Rising crime: a new headache for the coalition

Burglaries, robberies and muggings in London increase for the first time in years.

To the coalition's list of woes, we can now add rising crime. In London, burglaries, robberies and muggings have all increased for the first time in years, even before the full force of the government's police cuts are felt. Figures from the Met show that burglaries in London rose by 18.5 per cent from 4,410 in May last year to 5,228 this May, robberies by 15 per cent from 3,257 to 3,749; and thefts of and from vehicles by 6 per cent to 9,299. It's all fertile PMQs material for Ed Miliband.

Significantly, as today's Times reports (£), police chiefs outside London believe this is the start of the long-anticipated recession crime wave. One chief constable tells the paper: "We are just about holding the line, but there are clear signs that burglary and robbery are on the turn."

Labour, ever eager to challenge the Tories' reputation as the party of law and order, has been quick to respond. Yvette Cooper said: "Cutting police budgets by 20 per cent means 12,000 police officers are being lost including 1,800 in the Met alone. Crime fell by 40 per cent in the last twelve years, but that progress was hard won and it is now being put at risk." So far, David Cameron and Theresa May have insisted that their cuts will have no effect on the delivery of policing but a rise in crime would instantly discredit this claim.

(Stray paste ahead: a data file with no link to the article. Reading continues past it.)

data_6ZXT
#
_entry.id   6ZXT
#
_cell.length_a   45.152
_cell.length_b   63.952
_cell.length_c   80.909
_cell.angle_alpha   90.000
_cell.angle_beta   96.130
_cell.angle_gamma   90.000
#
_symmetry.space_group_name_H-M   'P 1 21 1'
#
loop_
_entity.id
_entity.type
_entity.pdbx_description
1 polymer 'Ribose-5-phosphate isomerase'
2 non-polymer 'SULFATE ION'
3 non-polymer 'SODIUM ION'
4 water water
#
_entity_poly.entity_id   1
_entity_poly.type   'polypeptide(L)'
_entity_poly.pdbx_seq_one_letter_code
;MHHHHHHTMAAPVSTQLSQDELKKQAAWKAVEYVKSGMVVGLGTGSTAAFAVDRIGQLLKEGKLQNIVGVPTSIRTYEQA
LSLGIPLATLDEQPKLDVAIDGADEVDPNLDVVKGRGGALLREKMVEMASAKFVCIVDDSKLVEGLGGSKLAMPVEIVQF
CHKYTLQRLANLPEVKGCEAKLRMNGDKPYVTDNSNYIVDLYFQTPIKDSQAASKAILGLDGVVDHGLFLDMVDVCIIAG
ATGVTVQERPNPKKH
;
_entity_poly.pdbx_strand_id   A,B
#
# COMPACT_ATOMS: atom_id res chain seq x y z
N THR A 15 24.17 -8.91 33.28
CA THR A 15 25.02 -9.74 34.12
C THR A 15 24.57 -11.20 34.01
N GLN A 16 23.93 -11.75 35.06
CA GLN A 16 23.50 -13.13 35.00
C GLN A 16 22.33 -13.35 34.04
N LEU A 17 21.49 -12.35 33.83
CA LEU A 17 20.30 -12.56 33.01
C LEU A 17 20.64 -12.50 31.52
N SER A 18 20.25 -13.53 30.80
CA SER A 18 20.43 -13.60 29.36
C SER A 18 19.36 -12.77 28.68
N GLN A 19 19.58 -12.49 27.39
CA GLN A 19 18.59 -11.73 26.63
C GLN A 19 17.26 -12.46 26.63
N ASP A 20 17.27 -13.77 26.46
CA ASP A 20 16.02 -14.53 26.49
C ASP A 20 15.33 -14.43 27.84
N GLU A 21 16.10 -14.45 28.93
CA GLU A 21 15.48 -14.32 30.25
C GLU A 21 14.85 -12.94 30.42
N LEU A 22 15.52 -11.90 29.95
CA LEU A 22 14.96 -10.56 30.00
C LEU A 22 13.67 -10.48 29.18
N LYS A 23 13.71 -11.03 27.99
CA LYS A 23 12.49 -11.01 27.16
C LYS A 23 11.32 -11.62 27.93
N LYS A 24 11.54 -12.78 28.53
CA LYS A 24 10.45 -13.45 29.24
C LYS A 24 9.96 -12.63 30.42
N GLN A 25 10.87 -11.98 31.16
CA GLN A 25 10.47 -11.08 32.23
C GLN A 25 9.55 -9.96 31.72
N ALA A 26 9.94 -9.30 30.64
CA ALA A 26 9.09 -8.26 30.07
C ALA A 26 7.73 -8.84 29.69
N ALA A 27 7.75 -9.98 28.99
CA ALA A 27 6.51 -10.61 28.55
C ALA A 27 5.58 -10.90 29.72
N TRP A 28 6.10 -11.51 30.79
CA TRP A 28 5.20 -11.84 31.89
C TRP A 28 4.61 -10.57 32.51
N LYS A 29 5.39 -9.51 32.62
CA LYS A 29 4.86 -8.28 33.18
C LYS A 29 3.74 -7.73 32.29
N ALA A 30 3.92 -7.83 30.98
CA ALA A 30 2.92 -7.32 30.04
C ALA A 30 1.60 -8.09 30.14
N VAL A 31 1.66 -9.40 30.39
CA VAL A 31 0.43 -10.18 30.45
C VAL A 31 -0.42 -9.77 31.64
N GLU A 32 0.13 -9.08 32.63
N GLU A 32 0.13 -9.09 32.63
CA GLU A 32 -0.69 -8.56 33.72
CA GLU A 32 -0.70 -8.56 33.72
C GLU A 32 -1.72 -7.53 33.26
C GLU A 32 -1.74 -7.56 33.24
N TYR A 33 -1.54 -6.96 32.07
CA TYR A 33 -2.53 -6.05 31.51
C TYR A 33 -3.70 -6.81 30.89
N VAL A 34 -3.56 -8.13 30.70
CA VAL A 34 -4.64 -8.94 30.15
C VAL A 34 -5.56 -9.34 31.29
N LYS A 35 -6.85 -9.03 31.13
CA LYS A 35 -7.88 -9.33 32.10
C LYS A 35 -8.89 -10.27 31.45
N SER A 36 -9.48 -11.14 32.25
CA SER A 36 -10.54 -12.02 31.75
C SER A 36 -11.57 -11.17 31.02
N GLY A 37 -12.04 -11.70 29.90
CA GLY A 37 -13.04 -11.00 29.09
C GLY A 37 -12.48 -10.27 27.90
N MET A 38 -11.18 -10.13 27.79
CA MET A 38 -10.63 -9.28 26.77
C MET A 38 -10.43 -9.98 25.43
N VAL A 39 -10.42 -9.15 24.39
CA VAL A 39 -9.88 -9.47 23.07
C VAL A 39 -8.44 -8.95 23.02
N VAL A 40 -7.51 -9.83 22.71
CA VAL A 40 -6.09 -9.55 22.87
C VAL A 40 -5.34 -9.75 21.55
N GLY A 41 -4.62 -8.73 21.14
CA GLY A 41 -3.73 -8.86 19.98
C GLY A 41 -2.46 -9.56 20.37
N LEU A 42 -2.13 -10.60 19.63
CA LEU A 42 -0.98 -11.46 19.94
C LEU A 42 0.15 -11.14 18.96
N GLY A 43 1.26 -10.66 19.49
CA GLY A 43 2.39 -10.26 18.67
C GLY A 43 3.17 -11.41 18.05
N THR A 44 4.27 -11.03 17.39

Ministers, one expects, will argue that rising crime is inevitable in these austere times. But it's not an argument that they ever accepted from Labour when in opposition. A surge in crime, as David Cameron will be all too aware, could yet provide a focus for public anger.

George Eaton is political editor of the New Statesman.

Photo: Getty
Show Hide image

RMT poised to rejoin the Labour Party

The transport union is set to vote on reaffiliation to the party, with RMT leaders backing the move.

Plans are being drawn up for the RMT (the National Union of Rail, Maritime and Transport Workers) to reaffiliate to the Labour Party in the wake of Jeremy Corbyn’s significant gains in the general election, the New Statesman has learnt.

The union, which represents tube drivers and other workers across the transport sector, was expelled from the Labour Party under Tony Blair after some Scottish branches voted to support the Scottish Socialist Party instead.

But the RMT endorsed both of Corbyn’s bids for the Labour leadership and its ruling national executive committee backed a Labour vote on 8 June.

Corbyn addressed the RMT’s annual general meeting in Exeter yesterday, where he was “given a hero’s welcome”, in the words of one delegate. Mick Cash, the RMT’s general secretary, praised Corbyn as the union’s “long-term friend and comrade”.

After the meeting, Steve Hedley, assistant general secretary at the RMT, posted a picture to Facebook with John McDonnell. The caption read: “With the shadow chancellor John McDonnell arguing that we should affiliate to the Labour Party after consulting fully and democratically with our members”.

The return of the RMT to Labour would be welcomed by the party leadership with open arms. And although its comparably small size would mean that the RMT would have little effect on the internal workings of Labour Party conference or its ruling NEC, its wide spread across the country could make the union a power player in the life of local Labour parties.

Stephen Bush is special correspondent at the New Statesman. His daily briefing, Morning Call, provides a quick and essential guide to domestic and global politics.

0800 7318496